Legault is Mending Broken Fences

3 minute read

Lisez ceci en francais

As is often the case for governments entering their second term after ruffling feathers in the first, the cabinet Premier François Legault unveiled Thursday in the Salon Rouge of the Legislative Assembly seeks to make amends.

For English-speaking Quebecers, there is the return of a minister responsible for their interests, a gesture intended to iron out the difficulties of a community still irritated by the bills passed by the Coalition Avenir Québec (CAQ), such as Bill 21 on the secularism of the State and Bill 96 on the revision of the Charter of the French language.

The man who was given the job is none other than Eric Girard, the perfectly bilingual former banker who holds the post of Finance Minister. Girard takes over the role from Legault himself. Minority groups said that with all his other responsibilities, Legault didn’t really have time to deal with the anglophone file.

To ease relations with immigrants, deeply affected by comments made by former Minister Jean Boulet during the election campaign, and by the perception of a lack of sensitivity on the part of the Coalition Avenir Québec government, Mr. Legault appointed a new Minister of Immigration, Christine Fréchette.

Considered a person with great Montreal sensibility – she speaks three languages, French, English and Spanish – Fréchette was, in a previous life, the deputy chief of staff to former Parti Québécois leader Jean-François Lise.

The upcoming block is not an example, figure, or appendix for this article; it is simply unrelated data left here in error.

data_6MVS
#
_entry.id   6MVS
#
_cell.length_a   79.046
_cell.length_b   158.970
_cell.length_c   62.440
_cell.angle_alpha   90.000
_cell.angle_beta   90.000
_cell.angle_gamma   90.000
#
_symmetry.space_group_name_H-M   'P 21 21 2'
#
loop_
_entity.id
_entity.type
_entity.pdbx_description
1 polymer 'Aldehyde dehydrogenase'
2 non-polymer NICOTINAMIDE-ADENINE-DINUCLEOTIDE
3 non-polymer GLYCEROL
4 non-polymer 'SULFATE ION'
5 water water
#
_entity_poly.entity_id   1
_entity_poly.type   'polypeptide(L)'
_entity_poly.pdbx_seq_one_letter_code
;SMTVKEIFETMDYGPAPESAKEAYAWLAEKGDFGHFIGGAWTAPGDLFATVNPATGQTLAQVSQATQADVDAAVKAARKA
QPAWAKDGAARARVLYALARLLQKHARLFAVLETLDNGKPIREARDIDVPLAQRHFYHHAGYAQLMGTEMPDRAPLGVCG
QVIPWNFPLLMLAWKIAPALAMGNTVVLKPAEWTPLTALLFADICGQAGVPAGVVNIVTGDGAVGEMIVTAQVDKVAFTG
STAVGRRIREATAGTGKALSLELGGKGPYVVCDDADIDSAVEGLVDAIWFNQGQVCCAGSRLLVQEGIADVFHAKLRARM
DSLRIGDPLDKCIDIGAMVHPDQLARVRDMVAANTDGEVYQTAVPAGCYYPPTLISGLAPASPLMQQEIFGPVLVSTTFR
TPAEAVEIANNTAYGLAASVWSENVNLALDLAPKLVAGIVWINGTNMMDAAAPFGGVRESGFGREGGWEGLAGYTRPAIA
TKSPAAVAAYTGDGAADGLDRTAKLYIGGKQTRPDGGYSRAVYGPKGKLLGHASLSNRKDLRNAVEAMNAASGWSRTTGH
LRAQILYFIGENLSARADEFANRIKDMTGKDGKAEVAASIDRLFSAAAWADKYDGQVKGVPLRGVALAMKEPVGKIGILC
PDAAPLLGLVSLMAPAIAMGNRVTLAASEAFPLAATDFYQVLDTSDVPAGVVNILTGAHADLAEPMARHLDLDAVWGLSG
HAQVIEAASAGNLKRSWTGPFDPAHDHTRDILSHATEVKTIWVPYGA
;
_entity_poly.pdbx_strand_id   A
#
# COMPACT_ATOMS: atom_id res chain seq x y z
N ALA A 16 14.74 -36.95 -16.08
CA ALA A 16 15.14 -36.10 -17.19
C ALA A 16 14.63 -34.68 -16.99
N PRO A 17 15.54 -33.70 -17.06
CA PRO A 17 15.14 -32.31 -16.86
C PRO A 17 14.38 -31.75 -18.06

Fréchette left this position in 2014 to express her disagreement with the party’s old charter of Quebec values. She will now be seated opposite the man who wrote this charter, Bernard Drainville, who has rebranded himself as a CAQ politician. On Thursday, Mr. Legault appointed Mr. Drainville to serve as Minister of Education.

There was another move, this time to counter the image of the CAQ not caring enough about racism in Quebec, a recurring theme in Premier Legault’s first term. Mr. Legault has appointed the member for Sainte-Rose Christopher Skeete as the minister responsible for the fight against racism, replacing Benoit Charette, who was also minister of the environment.

The son of a French-speaking mother and a father from Trinidad and Tobago, Mr. Skeete is proud of his black roots. He was a member of the working group that Mr. Legault set up in 2020 to come up with ideas to fight racism. One of his ideas was to appoint a minister responsible for the issue.

Quebec’s Aboriginal community also received special attention with the appointment of Kateri Champagne Jourdain, the first Aboriginal woman elected to the National Assembly, as Minister of Employment. In his speech after the swearing-in, Mr. Legault described the arrival of Ms. Champagne Jourdain as historic.

Finally, the cabinet offers an olive branch to Montreal, where the CAQ still has only two constituencies and, in some respects, has felt neglected for the past four years by a government elected by voters who live in the regions. Relations between Legault and Mayor Valérie Plante have always been cold.

This cabinet was clearly designed to let Quebecers know that Legault is aware of his campaign’s main critiques and that he and his colleagues are working diligently to fix the gaps and weaknesses. Call it a fence-mending cabinet.

Missed this week’s Look Ahead?

We’ve got you covered.

Articles we think you’ll like

Subscribe to our mailing list.